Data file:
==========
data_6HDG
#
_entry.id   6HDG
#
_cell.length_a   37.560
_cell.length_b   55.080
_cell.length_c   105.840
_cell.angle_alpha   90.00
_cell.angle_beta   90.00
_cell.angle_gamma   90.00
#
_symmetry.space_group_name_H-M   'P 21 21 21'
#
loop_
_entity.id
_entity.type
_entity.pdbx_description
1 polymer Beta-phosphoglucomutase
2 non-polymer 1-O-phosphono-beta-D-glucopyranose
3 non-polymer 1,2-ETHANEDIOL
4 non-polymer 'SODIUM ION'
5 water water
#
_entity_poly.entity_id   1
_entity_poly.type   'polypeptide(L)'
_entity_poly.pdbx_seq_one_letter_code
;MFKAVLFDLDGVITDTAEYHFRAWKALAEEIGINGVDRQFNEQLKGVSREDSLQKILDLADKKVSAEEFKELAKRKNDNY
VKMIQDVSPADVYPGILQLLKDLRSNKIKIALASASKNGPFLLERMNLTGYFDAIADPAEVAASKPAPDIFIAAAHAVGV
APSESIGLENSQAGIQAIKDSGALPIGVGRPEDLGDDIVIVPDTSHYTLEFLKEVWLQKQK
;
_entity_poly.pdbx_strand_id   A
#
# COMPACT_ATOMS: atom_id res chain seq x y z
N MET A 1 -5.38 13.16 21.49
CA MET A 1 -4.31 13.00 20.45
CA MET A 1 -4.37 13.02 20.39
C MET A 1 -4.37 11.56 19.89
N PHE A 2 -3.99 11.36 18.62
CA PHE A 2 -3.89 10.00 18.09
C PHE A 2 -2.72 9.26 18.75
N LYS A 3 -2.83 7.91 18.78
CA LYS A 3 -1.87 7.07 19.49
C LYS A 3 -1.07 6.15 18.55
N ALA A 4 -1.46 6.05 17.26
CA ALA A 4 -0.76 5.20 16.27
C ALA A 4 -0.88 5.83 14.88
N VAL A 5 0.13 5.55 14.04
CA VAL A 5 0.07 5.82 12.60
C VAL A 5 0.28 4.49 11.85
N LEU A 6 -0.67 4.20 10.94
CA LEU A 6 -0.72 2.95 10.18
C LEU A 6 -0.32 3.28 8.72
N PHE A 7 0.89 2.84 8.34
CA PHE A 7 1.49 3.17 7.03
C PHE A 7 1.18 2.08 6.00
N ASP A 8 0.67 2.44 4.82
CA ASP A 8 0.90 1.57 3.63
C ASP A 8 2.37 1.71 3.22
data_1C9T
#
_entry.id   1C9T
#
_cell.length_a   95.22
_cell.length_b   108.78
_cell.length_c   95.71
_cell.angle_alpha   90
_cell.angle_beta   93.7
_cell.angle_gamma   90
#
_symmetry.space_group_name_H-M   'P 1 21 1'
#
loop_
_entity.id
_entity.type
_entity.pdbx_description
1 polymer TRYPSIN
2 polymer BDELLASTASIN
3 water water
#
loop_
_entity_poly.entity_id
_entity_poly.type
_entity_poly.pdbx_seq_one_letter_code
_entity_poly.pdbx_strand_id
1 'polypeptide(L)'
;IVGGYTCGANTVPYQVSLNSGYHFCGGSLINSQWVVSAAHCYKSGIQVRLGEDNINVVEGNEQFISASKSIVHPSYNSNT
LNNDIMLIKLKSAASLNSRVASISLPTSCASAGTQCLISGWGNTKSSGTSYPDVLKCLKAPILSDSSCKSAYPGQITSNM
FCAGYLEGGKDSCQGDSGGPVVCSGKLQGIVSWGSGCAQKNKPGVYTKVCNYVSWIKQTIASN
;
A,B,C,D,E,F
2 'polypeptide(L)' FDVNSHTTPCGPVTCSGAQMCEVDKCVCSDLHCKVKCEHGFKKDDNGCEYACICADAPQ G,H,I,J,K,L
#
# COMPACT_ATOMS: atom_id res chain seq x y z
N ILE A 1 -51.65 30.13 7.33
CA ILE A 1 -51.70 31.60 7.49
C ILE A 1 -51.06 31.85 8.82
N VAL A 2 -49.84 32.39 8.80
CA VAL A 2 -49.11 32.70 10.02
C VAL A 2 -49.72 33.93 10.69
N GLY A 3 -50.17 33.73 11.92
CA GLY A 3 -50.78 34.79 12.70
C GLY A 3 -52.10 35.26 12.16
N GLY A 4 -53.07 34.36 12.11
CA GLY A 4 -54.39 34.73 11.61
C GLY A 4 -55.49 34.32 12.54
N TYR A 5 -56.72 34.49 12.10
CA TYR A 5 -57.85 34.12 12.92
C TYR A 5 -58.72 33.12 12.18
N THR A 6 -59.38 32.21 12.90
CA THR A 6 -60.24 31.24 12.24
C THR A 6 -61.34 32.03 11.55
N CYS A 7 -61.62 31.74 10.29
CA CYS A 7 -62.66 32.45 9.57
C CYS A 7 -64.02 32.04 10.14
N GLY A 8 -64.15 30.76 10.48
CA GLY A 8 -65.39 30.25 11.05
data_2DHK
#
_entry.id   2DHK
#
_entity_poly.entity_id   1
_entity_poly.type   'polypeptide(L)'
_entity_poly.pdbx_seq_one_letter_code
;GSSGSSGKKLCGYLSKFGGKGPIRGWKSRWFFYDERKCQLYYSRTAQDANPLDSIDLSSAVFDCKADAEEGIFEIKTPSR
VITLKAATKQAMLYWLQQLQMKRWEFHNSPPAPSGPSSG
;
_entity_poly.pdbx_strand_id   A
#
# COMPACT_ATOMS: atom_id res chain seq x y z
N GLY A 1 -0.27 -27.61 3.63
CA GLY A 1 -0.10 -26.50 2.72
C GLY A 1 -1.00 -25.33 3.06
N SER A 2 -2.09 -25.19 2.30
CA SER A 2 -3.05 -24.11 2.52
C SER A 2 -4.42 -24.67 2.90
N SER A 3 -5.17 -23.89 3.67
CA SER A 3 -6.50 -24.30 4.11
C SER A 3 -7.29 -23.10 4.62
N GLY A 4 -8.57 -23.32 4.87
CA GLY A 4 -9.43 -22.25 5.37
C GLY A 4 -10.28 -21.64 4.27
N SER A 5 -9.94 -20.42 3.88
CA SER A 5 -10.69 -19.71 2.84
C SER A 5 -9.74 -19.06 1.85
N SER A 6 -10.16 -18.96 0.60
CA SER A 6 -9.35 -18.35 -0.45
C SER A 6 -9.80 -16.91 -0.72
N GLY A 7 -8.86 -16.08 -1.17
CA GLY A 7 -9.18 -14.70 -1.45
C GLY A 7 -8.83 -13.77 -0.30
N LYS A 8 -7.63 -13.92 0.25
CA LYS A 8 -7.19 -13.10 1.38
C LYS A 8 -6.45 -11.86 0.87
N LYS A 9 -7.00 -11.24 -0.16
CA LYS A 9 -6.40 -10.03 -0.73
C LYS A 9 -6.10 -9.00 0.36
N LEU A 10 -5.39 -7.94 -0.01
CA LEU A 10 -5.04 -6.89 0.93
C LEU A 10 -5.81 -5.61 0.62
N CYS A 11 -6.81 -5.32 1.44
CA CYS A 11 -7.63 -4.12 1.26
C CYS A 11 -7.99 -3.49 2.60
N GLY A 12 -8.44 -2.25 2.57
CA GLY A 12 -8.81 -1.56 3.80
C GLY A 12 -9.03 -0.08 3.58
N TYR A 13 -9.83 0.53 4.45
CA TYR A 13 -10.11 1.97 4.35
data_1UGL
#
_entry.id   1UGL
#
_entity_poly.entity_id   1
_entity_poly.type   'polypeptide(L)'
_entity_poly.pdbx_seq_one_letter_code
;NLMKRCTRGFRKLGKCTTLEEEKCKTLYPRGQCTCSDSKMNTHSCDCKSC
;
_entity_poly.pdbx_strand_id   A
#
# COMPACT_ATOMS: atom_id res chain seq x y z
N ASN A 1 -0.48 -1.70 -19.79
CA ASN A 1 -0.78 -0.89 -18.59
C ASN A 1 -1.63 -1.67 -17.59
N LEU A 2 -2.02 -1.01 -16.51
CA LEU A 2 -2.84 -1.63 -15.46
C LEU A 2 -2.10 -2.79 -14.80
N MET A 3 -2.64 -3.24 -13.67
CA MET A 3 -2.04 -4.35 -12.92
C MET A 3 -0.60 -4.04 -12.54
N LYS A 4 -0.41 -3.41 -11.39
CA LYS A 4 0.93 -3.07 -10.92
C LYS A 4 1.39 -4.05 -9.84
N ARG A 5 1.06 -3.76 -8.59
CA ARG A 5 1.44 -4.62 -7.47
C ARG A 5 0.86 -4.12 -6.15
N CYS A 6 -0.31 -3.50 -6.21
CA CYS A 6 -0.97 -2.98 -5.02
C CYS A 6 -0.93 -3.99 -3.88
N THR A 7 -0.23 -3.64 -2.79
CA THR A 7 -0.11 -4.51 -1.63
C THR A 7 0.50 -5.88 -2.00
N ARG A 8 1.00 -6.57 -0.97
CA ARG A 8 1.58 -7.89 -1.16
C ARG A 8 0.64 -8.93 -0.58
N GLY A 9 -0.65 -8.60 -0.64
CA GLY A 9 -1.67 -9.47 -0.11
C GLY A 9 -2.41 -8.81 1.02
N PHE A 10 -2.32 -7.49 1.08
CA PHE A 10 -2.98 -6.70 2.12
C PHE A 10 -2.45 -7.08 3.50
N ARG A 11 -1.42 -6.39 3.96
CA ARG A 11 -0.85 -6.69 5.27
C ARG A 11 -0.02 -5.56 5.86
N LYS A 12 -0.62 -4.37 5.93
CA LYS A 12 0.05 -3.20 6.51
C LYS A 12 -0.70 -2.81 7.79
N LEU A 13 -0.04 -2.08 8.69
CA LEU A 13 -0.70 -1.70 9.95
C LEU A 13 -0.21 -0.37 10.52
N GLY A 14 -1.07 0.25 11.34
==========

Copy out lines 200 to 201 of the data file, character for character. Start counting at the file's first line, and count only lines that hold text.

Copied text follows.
C THR A 7 0.50 -5.88 -2.00
N ARG A 8 1.00 -6.57 -0.97